Rhyn, a widowed Wolleni, depressed over the death in childbirth of his beloved half-Tslyddi wife, is ordered by the king to marry his dead wife’s sister. But the new wife becomes jealous of Rhyn’s children — two sets of twins, a girl and three boys — and plots to turn them into swans. The spell goes awry, and the children are only partially transformed. Worse, they must spent 900 years in their new shapes, in ever more wild and isolated places — and they have no guarantee that they will ever be normal again. But least they can still sing.
Based on the Irish tale of “The Fate of the Children of Lír,” SwanSong is the story of how Neeve, Kennet, Corwin and Kyl cope with their transformed bodies in a land where magic is dying.
Exclusive excerpt from SwanSong by Lynne Cantwell
“I am not leaving!”
The words came out as a shriek. They drilled through the closed door of the master bedchamber, screeched down the stairs, and landed with a thud amid the hopes of the children gathered in the drawing room.
Rhyn had been closeted with Eva in his old bedchamber for the last quarter of an hour. Both their voices had been increasing steadily in volume, but after this utterance, a shocked silence descended on the household, both upstairs and down. Neeve caught a movement in the shadows of the downstairs hallway; so the servants are listening, too, she thought. She could not blame them. Their fate was wrapped up with her family’s.
Now her father’s voice sailed down the stairs. “I will not shelter anyone who wishes my children harm!” he bellowed. “The ostler told me –”
“You would believe a servant’s word before mine?” she cried, aghast.
“Did he not speak the truth?” he returned. “And have a care when you answer, Eva. There were witnesses to your conversation.”
A pause. “The children,” she hissed.
Neeve glanced at the boys. Kennet was squirming in his chair.
“Yes, the children,” Da said loudly. “They have confirmed what Woody told me. And why would they not? You asked Woody to kill them!”
“I did not!” She was shrieking again. Neeve stifled a desire to cover her ears. “The question was hypothetical,” Eva said in a more reasonable voice. “I was merely testing his loyalty.”
“Bollocks!” Da roared. The children traded amused looks; Da almost never swore. “Well I know that you disliked my children – your own niece and nephews, I might remind you – that you disliked them well before you crossed this threshold as my wife. They had never done anything to earn your dislike. You hated them simply because you hated Eve, and they were her children.” An audible gasp. “Do you deny it? I thought not. Nor do you have any love for me.”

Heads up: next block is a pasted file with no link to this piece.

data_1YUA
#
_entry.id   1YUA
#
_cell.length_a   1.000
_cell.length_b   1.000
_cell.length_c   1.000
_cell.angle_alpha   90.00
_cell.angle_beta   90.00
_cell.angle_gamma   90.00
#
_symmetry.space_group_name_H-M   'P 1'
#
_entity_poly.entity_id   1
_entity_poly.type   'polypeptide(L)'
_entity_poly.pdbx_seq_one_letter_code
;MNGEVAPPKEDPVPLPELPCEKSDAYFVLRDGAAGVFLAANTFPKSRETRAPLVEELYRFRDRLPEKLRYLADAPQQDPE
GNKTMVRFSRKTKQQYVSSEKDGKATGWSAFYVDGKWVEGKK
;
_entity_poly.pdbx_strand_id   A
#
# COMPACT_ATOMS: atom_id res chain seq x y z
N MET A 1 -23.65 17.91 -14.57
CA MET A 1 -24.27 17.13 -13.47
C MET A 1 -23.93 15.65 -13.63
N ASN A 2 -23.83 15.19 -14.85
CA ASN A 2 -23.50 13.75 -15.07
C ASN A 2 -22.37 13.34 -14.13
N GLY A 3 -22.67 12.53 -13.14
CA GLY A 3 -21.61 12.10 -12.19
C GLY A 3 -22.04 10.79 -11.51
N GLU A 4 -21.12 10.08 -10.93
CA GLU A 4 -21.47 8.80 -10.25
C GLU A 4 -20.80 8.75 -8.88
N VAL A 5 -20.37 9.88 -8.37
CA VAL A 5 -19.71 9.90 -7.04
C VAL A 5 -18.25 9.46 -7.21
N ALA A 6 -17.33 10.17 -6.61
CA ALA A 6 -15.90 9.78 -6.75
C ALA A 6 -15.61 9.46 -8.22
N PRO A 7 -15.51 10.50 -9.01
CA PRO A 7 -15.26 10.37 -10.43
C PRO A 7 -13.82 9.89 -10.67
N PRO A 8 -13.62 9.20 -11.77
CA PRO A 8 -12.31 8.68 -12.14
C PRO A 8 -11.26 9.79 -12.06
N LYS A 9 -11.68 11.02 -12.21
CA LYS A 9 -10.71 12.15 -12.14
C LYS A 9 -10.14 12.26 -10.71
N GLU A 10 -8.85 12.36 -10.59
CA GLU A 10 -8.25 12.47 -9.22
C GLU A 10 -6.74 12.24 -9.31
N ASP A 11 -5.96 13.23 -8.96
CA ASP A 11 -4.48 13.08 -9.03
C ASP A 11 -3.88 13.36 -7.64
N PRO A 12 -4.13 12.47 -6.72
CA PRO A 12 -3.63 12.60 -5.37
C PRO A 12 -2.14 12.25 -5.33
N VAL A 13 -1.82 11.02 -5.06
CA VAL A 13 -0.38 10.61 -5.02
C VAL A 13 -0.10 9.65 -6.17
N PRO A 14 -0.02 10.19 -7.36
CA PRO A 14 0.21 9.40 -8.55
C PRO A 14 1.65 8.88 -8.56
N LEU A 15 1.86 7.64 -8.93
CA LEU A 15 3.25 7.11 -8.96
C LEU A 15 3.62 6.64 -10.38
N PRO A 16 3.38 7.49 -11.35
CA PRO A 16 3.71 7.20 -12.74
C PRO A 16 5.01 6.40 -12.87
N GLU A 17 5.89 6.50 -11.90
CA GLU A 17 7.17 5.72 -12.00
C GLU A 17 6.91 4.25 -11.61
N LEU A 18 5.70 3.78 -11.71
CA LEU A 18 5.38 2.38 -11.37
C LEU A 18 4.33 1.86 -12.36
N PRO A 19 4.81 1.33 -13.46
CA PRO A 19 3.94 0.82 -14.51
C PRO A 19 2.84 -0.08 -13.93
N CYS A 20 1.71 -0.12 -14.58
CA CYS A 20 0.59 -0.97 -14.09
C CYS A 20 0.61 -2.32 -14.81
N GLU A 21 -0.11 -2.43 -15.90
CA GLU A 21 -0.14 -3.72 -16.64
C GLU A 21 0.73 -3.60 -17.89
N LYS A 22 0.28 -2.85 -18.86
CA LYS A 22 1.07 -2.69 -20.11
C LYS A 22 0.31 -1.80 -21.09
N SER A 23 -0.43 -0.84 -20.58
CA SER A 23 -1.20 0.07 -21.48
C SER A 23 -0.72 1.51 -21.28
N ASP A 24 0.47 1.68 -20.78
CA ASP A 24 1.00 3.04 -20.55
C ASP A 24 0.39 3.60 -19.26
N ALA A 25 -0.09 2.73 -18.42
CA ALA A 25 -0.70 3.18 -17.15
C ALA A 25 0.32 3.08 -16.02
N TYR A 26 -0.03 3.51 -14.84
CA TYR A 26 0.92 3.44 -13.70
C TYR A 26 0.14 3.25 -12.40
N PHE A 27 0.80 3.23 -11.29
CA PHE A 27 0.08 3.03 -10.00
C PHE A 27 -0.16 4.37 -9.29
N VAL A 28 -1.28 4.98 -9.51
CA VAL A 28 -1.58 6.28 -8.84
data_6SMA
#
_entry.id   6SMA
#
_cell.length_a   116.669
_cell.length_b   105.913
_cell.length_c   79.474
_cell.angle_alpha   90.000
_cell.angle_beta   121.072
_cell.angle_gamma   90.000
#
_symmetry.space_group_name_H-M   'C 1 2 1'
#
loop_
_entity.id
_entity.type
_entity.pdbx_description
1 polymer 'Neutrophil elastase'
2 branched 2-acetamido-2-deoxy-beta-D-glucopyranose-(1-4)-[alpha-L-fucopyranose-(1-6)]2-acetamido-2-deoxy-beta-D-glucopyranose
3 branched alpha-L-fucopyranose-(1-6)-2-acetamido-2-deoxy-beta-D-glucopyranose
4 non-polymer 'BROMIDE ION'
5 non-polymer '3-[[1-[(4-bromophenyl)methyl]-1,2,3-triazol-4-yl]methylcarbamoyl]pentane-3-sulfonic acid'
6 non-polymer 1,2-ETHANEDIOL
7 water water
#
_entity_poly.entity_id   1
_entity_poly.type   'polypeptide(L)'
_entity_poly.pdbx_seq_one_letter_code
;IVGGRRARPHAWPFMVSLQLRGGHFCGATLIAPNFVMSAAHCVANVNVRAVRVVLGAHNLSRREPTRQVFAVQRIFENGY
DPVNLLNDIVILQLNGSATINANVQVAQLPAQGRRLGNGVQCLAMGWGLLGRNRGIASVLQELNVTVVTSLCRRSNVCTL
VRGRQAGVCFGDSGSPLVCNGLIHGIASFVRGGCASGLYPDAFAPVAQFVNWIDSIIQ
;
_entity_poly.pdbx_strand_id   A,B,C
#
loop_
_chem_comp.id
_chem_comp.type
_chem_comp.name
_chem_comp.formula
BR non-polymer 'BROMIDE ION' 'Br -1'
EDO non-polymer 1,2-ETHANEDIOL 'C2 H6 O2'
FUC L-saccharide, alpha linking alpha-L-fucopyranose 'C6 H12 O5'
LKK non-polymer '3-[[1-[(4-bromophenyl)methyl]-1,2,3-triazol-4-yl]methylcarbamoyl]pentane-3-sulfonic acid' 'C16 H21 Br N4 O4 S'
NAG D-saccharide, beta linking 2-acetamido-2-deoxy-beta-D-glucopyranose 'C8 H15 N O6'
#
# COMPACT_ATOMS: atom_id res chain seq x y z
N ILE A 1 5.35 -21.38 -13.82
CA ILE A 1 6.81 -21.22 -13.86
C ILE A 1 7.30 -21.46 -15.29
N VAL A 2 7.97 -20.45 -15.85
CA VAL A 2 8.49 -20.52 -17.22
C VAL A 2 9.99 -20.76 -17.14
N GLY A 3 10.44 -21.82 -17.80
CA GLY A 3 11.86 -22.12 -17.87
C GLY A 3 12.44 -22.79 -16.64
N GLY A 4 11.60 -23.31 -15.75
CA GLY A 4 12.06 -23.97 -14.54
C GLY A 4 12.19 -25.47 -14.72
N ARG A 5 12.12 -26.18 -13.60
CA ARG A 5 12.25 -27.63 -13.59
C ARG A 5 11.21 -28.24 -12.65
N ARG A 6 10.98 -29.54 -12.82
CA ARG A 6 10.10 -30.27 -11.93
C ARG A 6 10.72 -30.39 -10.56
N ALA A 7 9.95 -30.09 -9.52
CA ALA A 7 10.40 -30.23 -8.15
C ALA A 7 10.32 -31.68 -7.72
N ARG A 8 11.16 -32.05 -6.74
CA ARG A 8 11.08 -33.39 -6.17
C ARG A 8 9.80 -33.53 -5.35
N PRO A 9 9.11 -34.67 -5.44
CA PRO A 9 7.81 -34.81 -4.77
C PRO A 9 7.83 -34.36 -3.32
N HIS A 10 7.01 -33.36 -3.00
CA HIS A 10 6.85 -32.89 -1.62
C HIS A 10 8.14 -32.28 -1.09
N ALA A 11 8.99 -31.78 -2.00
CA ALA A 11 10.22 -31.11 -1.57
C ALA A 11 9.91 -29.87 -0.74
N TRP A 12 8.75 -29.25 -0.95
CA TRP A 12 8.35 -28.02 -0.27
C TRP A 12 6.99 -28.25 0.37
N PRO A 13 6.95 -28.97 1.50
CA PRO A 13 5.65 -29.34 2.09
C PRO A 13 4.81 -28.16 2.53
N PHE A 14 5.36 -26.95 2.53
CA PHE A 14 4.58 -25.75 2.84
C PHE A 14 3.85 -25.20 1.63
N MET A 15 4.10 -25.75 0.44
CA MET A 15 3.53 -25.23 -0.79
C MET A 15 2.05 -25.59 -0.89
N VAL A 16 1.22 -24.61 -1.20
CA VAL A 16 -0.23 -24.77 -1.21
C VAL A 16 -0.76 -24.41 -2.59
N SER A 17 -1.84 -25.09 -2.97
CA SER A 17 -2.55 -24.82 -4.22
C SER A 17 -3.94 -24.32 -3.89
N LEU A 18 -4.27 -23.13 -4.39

“No use in denying that, either,” Da said with a tinge of bitterness. “I am nothing to you but a trophy that you wrested from your dead sister’s arms.” Another gasp. “Oh, save your outrage, if you please,” he said wearily. “I am done. You are not losing my patronage or my protection, and you will still have my name. And you will have what you said you always wanted: a house of your own, where you can live unmolested by others and devote yourself to your magical studies. You gain everything and lose nothing.”
“Except the power to choose my own fate,” she said, bitterness dripping from her every word.
“Except that,” he agreed heavily.
“I shall go to the king!” she cried.
“I shall tell Red Robert everything you have said, everything you are planning to do. This match was his idea. Imagine his reaction when he learns that you have turned me out!”
“Uh-oh,” Win said.
The silence lengthened. Finally Da spoke. “All right. I will give you one more chance, Eva.”
“What?” the boys cried together.
But upstairs, their father had already plowed ahead. “You must stop plotting against the children. You must be pleasant to them, and to me, and to everyone at my rath. You must stop spending your days in hiding up here, and you must start acting as if you are mistress of this rath – as you are. Or I will go to Robert myself and have him order you to leave.”
Wide-eyed, the children stared at one another. Would their father jeopardize their safety to avoid a confrontation with the king? Would he go that far, in truth?
It seemed he would.
“All right,” Eva conceded finally. “But you must stop sleeping in the nursery. You must share this bed, in this room, with me. Every night. All night.”
Another long pause. “All right,” Da said.
Kennet pounded the arm of his chair and flung himself up out of it to pace around the room. Kyl seemed to shrink into his corner of the settee. Win shook his head.
Neeve felt the darkness begin to gather anew.